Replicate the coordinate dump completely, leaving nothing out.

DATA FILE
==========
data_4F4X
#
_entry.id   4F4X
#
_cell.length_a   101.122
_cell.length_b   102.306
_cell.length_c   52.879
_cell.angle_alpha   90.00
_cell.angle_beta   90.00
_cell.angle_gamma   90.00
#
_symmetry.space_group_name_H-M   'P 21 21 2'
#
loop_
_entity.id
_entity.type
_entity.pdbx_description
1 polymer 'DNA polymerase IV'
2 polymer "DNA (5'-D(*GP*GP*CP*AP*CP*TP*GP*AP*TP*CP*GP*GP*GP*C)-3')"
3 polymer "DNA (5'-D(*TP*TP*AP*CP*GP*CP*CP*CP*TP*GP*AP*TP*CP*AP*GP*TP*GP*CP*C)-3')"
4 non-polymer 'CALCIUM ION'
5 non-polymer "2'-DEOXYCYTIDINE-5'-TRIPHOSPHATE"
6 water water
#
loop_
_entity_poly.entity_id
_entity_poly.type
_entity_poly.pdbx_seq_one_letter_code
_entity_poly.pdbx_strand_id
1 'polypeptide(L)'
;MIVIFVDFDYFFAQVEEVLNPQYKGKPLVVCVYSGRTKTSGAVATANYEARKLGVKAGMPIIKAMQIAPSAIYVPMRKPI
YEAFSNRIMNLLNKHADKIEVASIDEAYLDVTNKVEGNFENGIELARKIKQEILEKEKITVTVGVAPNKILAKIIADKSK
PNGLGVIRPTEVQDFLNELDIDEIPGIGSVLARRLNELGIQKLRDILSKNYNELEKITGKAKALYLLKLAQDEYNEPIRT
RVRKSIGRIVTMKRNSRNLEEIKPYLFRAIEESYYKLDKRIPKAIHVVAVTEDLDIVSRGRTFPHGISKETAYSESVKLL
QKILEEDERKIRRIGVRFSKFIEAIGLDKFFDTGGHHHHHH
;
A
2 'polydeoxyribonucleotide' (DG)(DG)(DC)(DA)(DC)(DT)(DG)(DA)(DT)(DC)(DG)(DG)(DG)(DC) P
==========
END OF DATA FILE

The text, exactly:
data_4F4X
#
_entry.id   4F4X
#
_cell.length_a   101.122
_cell.length_b   102.306
_cell.length_c   52.879
_cell.angle_alpha   90.00
_cell.angle_beta   90.00
_cell.angle_gamma   90.00
#
_symmetry.space_group_name_H-M   'P 21 21 2'
#
loop_
_entity.id
_entity.type
_entity.pdbx_description
1 polymer 'DNA polymerase IV'
2 polymer "DNA (5'-D(*GP*GP*CP*AP*CP*TP*GP*AP*TP*CP*GP*GP*GP*C)-3')"
3 polymer "DNA (5'-D(*TP*TP*AP*CP*GP*CP*CP*CP*TP*GP*AP*TP*CP*AP*GP*TP*GP*CP*C)-3')"
4 non-polymer 'CALCIUM ION'
5 non-polymer "2'-DEOXYCYTIDINE-5'-TRIPHOSPHATE"
6 water water
#
loop_
_entity_poly.entity_id
_entity_poly.type
_entity_poly.pdbx_seq_one_letter_code
_entity_poly.pdbx_strand_id
1 'polypeptide(L)'
;MIVIFVDFDYFFAQVEEVLNPQYKGKPLVVCVYSGRTKTSGAVATANYEARKLGVKAGMPIIKAMQIAPSAIYVPMRKPI
YEAFSNRIMNLLNKHADKIEVASIDEAYLDVTNKVEGNFENGIELARKIKQEILEKEKITVTVGVAPNKILAKIIADKSK
PNGLGVIRPTEVQDFLNELDIDEIPGIGSVLARRLNELGIQKLRDILSKNYNELEKITGKAKALYLLKLAQDEYNEPIRT
RVRKSIGRIVTMKRNSRNLEEIKPYLFRAIEESYYKLDKRIPKAIHVVAVTEDLDIVSRGRTFPHGISKETAYSESVKLL
QKILEEDERKIRRIGVRFSKFIEAIGLDKFFDTGGHHHHHH
;
A
2 'polydeoxyribonucleotide' (DG)(DG)(DC)(DA)(DC)(DT)(DG)(DA)(DT)(DC)(DG)(DG)(DG)(DC) P